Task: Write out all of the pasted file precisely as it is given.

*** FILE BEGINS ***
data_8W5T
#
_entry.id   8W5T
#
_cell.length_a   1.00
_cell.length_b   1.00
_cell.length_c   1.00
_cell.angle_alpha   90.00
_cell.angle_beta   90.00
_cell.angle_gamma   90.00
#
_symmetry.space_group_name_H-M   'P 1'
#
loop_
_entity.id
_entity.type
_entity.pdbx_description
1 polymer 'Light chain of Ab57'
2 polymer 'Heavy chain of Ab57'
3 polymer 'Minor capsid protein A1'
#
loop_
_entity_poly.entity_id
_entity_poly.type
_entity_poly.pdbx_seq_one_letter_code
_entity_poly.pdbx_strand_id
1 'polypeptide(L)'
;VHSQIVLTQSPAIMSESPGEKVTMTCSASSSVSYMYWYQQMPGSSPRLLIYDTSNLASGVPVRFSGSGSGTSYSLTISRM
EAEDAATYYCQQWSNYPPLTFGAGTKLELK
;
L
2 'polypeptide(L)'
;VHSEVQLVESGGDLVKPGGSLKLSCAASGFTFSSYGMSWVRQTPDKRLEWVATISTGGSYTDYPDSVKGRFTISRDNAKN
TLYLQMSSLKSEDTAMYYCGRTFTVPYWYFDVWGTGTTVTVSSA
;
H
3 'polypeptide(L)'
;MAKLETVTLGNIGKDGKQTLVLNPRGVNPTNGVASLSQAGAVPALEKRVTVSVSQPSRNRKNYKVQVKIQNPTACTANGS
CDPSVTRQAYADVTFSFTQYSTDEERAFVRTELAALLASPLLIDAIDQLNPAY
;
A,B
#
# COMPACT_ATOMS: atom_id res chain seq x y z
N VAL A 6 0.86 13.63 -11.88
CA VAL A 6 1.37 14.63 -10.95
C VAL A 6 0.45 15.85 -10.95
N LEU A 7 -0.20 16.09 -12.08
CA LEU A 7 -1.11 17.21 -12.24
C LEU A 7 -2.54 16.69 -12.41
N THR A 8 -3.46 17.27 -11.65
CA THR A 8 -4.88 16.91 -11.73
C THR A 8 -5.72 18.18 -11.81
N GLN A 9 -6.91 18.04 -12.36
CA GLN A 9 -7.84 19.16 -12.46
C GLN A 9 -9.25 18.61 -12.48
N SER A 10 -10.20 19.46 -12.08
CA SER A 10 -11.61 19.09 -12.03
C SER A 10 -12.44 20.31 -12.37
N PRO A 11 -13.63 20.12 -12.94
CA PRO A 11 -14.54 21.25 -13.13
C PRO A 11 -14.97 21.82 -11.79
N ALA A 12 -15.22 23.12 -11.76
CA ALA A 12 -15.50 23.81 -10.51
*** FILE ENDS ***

data_8W5T
#
_entry.id   8W5T
#
_cell.length_a   1.00
_cell.length_b   1.00
_cell.length_c   1.00
_cell.angle_alpha   90.00
_cell.angle_beta   90.00
_cell.angle_gamma   90.00
#
_symmetry.space_group_name_H-M   'P 1'
#
loop_
_entity.id
_entity.type
_entity.pdbx_description
1 polymer 'Light chain of Ab57'
2 polymer 'Heavy chain of Ab57'
3 polymer 'Minor capsid protein A1'
#
loop_
_entity_poly.entity_id
_entity_poly.type
_entity_poly.pdbx_seq_one_letter_code
_entity_poly.pdbx_strand_id
1 'polypeptide(L)'
;VHSQIVLTQSPAIMSESPGEKVTMTCSASSSVSYMYWYQQMPGSSPRLLIYDTSNLASGVPVRFSGSGSGTSYSLTISRM
EAEDAATYYCQQWSNYPPLTFGAGTKLELK
;
L
2 'polypeptide(L)'
;VHSEVQLVESGGDLVKPGGSLKLSCAASGFTFSSYGMSWVRQTPDKRLEWVATISTGGSYTDYPDSVKGRFTISRDNAKN
TLYLQMSSLKSEDTAMYYCGRTFTVPYWYFDVWGTGTTVTVSSA
;
H
3 'polypeptide(L)'
;MAKLETVTLGNIGKDGKQTLVLNPRGVNPTNGVASLSQAGAVPALEKRVTVSVSQPSRNRKNYKVQVKIQNPTACTANGS
CDPSVTRQAYADVTFSFTQYSTDEERAFVRTELAALLASPLLIDAIDQLNPAY
;
A,B
#
# COMPACT_ATOMS: atom_id res chain seq x y z
N VAL A 6 0.86 13.63 -11.88
CA VAL A 6 1.37 14.63 -10.95
C VAL A 6 0.45 15.85 -10.95
N LEU A 7 -0.20 16.09 -12.08
CA LEU A 7 -1.11 17.21 -12.24
C LEU A 7 -2.54 16.69 -12.41
N THR A 8 -3.46 17.27 -11.65
CA THR A 8 -4.88 16.91 -11.73
C THR A 8 -5.72 18.18 -11.81
N GLN A 9 -6.91 18.04 -12.36
CA GLN A 9 -7.84 19.16 -12.46
C GLN A 9 -9.25 18.61 -12.48
N SER A 10 -10.20 19.46 -12.08
CA SER A 10 -11.61 19.09 -12.03
C SER A 10 -12.44 20.31 -12.37
N PRO A 11 -13.63 20.12 -12.94
CA PRO A 11 -14.54 21.25 -13.13
C PRO A 11 -14.97 21.82 -11.79
N ALA A 12 -15.22 23.12 -11.76
CA ALA A 12 -15.50 23.81 -10.51